a bit slow in recognising her services. After the presentation
she told me she would tell Tom all about it when she got home.
One other secret. Joyce was the only ANS to have her 2013 ANS
Centenary Medal. After she had her 1913 shilling encased in her
medal, she persuaded me that she should have it to show Tom when she
got home. I am such a softie that I gave it to her. I am
glad I did. However don't any other member try getting theirs.
Eulogy from Greg Webb her neighbour
Alma Hanley and her beloved husband Tom, were an integral part of the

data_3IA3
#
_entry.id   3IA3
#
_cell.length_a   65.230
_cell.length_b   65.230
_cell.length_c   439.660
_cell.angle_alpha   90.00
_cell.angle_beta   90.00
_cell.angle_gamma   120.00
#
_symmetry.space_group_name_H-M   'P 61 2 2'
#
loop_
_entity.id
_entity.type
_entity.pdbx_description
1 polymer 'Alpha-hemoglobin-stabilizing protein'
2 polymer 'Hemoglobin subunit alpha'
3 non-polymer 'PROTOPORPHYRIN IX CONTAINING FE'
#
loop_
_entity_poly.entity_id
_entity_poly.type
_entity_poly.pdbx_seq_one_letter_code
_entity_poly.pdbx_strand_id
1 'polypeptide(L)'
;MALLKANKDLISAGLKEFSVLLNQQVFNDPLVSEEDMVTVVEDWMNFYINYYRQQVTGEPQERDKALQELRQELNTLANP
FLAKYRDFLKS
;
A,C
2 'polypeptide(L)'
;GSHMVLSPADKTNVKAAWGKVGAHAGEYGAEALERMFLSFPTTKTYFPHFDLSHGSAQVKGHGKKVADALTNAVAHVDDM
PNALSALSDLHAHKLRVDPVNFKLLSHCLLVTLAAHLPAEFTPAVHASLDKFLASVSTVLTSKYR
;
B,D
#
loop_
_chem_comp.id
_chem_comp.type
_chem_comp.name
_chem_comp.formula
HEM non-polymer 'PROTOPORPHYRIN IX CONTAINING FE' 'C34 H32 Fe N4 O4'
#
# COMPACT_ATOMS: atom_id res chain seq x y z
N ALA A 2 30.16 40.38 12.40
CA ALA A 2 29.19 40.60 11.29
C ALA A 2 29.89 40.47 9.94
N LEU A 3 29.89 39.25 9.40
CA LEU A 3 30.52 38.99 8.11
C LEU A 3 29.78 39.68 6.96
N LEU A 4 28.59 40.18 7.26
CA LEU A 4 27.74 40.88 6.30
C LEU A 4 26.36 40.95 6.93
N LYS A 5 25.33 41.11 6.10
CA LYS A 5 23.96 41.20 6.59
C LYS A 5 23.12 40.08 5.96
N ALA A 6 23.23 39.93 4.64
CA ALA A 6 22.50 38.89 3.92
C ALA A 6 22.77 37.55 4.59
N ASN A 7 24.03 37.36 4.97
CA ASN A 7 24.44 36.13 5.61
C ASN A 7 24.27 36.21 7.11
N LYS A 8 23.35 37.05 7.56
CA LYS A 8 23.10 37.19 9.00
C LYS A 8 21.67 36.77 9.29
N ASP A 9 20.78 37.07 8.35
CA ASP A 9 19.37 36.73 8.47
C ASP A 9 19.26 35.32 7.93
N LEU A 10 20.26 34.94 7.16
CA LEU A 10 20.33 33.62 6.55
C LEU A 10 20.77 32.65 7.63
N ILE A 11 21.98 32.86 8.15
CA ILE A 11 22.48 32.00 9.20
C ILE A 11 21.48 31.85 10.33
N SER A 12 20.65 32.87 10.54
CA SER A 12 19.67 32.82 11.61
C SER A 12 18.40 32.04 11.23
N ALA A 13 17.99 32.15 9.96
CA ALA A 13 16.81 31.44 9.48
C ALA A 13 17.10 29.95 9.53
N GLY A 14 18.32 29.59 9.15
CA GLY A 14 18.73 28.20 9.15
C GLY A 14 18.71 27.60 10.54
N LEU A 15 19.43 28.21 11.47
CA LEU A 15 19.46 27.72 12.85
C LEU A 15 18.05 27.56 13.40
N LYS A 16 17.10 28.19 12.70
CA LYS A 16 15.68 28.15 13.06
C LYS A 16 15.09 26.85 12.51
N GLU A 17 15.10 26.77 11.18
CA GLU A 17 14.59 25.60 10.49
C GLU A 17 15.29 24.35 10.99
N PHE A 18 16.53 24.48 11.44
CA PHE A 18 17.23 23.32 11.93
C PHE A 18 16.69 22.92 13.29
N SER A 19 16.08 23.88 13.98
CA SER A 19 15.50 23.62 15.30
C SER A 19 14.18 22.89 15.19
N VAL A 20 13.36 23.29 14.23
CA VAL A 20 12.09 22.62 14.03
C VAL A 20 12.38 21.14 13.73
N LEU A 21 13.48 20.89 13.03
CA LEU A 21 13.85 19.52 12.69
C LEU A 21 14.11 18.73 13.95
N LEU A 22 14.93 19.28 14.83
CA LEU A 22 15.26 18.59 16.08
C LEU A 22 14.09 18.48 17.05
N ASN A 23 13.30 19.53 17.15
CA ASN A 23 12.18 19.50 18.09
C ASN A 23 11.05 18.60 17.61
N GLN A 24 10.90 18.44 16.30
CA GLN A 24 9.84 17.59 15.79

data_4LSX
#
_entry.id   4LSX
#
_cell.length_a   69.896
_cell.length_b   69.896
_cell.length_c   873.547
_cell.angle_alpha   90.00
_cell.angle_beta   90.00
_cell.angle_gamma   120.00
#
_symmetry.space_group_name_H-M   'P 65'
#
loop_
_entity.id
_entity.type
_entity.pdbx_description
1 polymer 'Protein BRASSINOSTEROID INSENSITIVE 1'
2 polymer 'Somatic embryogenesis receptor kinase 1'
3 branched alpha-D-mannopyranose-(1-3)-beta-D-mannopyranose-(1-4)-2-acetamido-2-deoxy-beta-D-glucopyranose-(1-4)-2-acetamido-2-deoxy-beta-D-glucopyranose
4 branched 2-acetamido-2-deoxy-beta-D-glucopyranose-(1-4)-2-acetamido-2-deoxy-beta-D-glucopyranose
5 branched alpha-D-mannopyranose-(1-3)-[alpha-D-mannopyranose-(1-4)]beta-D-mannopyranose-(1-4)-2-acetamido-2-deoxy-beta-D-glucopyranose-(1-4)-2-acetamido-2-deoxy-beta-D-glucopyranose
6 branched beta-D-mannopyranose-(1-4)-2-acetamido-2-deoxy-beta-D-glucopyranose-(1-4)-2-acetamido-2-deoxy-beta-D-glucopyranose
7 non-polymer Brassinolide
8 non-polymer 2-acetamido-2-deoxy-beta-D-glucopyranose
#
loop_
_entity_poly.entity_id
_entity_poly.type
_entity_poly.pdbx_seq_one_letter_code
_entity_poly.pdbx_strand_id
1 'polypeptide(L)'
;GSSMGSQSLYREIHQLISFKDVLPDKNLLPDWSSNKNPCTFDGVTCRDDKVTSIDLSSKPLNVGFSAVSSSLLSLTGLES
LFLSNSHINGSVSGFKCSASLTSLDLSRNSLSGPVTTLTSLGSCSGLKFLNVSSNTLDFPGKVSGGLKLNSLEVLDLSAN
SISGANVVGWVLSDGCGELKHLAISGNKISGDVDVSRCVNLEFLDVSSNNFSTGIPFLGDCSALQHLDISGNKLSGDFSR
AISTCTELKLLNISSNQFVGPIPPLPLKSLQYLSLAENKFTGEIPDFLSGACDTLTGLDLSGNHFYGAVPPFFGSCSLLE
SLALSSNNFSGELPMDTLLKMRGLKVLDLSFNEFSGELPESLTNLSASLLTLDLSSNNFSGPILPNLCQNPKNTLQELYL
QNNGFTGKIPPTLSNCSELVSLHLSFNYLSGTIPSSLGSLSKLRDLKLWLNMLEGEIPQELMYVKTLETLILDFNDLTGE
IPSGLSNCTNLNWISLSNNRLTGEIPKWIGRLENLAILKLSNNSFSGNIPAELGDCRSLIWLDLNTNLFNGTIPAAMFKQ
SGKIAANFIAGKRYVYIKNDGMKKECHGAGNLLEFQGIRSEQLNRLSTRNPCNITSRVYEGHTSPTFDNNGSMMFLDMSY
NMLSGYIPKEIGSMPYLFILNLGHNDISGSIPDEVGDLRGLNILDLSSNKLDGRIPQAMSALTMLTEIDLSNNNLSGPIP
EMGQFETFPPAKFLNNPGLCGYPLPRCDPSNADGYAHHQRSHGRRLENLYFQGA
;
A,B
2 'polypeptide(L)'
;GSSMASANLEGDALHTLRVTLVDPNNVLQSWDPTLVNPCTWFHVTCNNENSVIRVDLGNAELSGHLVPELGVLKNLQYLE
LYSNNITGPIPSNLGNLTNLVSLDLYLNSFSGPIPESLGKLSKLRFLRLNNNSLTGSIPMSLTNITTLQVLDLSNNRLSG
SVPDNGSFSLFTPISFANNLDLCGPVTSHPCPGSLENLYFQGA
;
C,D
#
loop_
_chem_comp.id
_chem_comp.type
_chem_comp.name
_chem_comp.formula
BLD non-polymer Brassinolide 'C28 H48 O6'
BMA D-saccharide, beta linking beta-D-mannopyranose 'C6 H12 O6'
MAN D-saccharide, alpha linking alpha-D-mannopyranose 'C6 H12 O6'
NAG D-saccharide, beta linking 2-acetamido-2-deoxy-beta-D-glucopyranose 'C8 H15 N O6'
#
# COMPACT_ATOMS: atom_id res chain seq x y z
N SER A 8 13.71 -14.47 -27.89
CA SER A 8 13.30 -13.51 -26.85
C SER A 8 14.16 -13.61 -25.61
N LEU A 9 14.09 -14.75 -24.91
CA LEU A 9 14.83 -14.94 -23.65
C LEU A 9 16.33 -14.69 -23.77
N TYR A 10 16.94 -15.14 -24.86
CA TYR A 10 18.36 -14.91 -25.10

lives of their
friends and close neighbours who resided in Pacific Street, Caringbah.
members of those neighbouring families, both past and present, who are
today, bear testament to this fact.
know that those of you here today, all have your own treasured memories
beautiful woman and her husband Tom. My brother Scott and I would like
this opportunity to share some of our own recollections, in order to
to the generosity of spirit that was such a feature of Joyce’s life and
arrived in Caringbah, with her husband Tom, in 1954. They made their
home at 75
Pacific Street, where they were to remain for the rest of their lives.
Street at that time was unsealed and consequently had no kerbing or
Many of the house blocks in the street, and in the surrounding area,
vacant and remnant bush was still a feature of the area. Young families
arriving there often found themselves far from familiar faces and